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INTRODUCTION

Global fertility rates are predicted to drop significantly by 21001 but despite lower birth rates, there remains high maternal mortality worldwide. While the maternal mortality rate has declined since the turn of the century, approximately 810 women die of preventable pregnancy- and childbirth-related complications daily.2 Younger women and those residing in low- and middle-income countries have a disproportionately higher risk of maternal death. Meanwhile, globally, there has been a steady rise in women becoming pregnant later in their reproductive lives,3 particularly in higher-income countries. Together, this highlights significant inequities in the childbearing experience for women around the world. Increased maternal age is due to many factors, including more women in the workforce than ever before, and advances in assisted reproductive technology that have allowed women who might otherwise be infertile to achieve a pregnancy. Additionally, reproductive medicine now helps many women with chronic medical conditions to become pregnant. Consequently, pregnant women are now older and have more comorbid conditions than in past generations. Given the dramatic physiologic changes that occur during gestation, pregnancy can have significant clinical consequences especially among women with chronic cardiopulmonary disease.

Labor and delivery constitute a major hemodynamic and respiratory challenge; hence, women with either acute or chronic respiratory conditions need to be managed by a multidisciplinary healthcare team, which should include a pulmonologist. This multidisciplinary team should address medical and obstetric concerns, along with risks and benefits of anesthesia and analgesia, thereby ensuring appropriate management and anticipation of potential complications for both the mother and her newborn. This chapter addresses core pulmonary and cardiovascular physiologic concepts and then examines important, common clinical entities related to pulmonary and critical care diagnoses and clinical management in pregnancy.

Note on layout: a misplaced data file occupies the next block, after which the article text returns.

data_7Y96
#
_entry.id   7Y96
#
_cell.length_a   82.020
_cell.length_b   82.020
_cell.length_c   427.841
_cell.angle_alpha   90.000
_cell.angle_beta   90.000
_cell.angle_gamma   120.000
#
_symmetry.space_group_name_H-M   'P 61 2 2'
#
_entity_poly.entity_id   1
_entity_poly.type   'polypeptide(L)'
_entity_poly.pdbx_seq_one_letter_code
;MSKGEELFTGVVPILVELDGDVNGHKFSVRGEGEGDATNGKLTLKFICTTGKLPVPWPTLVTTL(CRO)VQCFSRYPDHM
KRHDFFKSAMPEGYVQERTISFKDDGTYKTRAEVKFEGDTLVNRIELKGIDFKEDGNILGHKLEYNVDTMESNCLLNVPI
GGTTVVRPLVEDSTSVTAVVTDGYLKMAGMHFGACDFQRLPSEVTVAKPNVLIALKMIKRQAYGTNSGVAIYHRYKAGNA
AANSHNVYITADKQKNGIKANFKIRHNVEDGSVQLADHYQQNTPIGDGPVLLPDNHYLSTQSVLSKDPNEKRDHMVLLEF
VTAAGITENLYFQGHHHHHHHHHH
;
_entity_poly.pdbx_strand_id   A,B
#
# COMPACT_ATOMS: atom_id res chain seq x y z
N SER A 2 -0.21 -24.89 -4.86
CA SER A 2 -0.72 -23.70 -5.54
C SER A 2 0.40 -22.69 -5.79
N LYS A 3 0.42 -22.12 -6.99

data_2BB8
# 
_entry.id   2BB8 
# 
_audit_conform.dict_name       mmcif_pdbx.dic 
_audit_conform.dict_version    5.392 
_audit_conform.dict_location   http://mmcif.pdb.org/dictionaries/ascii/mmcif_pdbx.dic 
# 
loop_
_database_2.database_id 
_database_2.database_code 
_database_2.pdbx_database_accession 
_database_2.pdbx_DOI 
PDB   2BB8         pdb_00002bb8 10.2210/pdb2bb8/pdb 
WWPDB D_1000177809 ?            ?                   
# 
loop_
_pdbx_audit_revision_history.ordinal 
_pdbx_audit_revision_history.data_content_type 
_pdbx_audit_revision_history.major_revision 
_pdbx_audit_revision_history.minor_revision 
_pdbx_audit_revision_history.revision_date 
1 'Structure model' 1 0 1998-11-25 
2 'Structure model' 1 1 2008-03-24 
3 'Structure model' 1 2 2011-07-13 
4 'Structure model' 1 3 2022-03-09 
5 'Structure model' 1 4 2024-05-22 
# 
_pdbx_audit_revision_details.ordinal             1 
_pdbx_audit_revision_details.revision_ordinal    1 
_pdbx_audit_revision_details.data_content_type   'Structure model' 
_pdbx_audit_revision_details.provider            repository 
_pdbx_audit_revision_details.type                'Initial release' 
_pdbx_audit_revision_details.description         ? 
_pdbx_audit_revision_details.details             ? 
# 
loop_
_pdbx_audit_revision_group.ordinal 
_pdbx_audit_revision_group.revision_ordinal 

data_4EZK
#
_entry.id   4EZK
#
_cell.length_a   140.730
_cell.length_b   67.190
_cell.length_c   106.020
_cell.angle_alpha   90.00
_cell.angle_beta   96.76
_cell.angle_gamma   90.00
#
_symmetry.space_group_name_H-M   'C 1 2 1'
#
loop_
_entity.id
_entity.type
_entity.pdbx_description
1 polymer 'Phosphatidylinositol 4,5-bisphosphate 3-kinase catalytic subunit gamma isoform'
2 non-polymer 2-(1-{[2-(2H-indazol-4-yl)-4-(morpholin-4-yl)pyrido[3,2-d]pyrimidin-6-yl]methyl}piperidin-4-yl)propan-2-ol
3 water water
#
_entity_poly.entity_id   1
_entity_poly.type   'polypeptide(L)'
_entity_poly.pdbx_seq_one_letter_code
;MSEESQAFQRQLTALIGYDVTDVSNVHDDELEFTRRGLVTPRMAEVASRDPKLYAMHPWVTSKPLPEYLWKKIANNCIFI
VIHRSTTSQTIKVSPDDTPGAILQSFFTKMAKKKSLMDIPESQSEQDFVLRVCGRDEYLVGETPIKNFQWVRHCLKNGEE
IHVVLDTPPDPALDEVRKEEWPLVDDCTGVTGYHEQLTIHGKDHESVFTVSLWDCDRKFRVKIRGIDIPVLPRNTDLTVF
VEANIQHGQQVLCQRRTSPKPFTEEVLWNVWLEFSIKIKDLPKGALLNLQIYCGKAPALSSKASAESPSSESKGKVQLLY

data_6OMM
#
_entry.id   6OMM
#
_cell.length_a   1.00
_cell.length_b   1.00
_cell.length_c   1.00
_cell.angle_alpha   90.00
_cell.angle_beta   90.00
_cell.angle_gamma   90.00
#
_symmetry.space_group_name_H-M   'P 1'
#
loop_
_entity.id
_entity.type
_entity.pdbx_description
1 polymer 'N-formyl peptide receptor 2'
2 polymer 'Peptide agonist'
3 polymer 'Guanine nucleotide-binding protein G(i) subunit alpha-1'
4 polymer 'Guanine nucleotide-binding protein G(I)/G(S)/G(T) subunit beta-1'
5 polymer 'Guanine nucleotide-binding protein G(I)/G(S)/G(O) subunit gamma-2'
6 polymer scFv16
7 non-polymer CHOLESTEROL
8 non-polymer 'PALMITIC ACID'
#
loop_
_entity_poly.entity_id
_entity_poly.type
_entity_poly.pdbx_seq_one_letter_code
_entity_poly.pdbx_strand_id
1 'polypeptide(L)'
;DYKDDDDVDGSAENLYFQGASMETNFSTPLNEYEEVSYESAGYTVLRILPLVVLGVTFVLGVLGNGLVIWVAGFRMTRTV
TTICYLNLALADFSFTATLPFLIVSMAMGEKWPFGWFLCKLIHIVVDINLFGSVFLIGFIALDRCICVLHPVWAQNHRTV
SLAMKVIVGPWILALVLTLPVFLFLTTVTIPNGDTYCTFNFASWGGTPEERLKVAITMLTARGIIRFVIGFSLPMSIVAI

THE PHYSIOLOGY OF PREGNANCY

While the normal physiologic changes of pregnancy are extensive, several areas are of central importance and are considered below. These include changes in respiratory and cardiovascular physiology, normal physiologic developments during labor and delivery, and determinants of fetal oxygenation and ventilation.

Respiratory Physiology

During pregnancy, the respiratory system undergoes changes throughout the respiratory tract. The effects of increasing levels of estrogen on the nasal mucosa can include edema, hyperemia, and glandular hypersecretion, which may result in gestational rhinitis, typically in the last few weeks of pregnancy.

The subcostal angle of the rib cage and the circumference of the chest wall increase4 and the diaphragm moves cranially about 4 to 5 cm.5 Diaphragm excursion does not decrease in pregnancy, despite the changes in chest wall configuration. However, due to the higher resting position of the diaphragm, the decreased downward pull of the abdomen, and the aforementioned chest wall changes, functional residual capacity (FRC) decreases by 20% to 30% by late gestation6 and declines further in the supine position (Table 96-1).7 The reduction in FRC may not be ...

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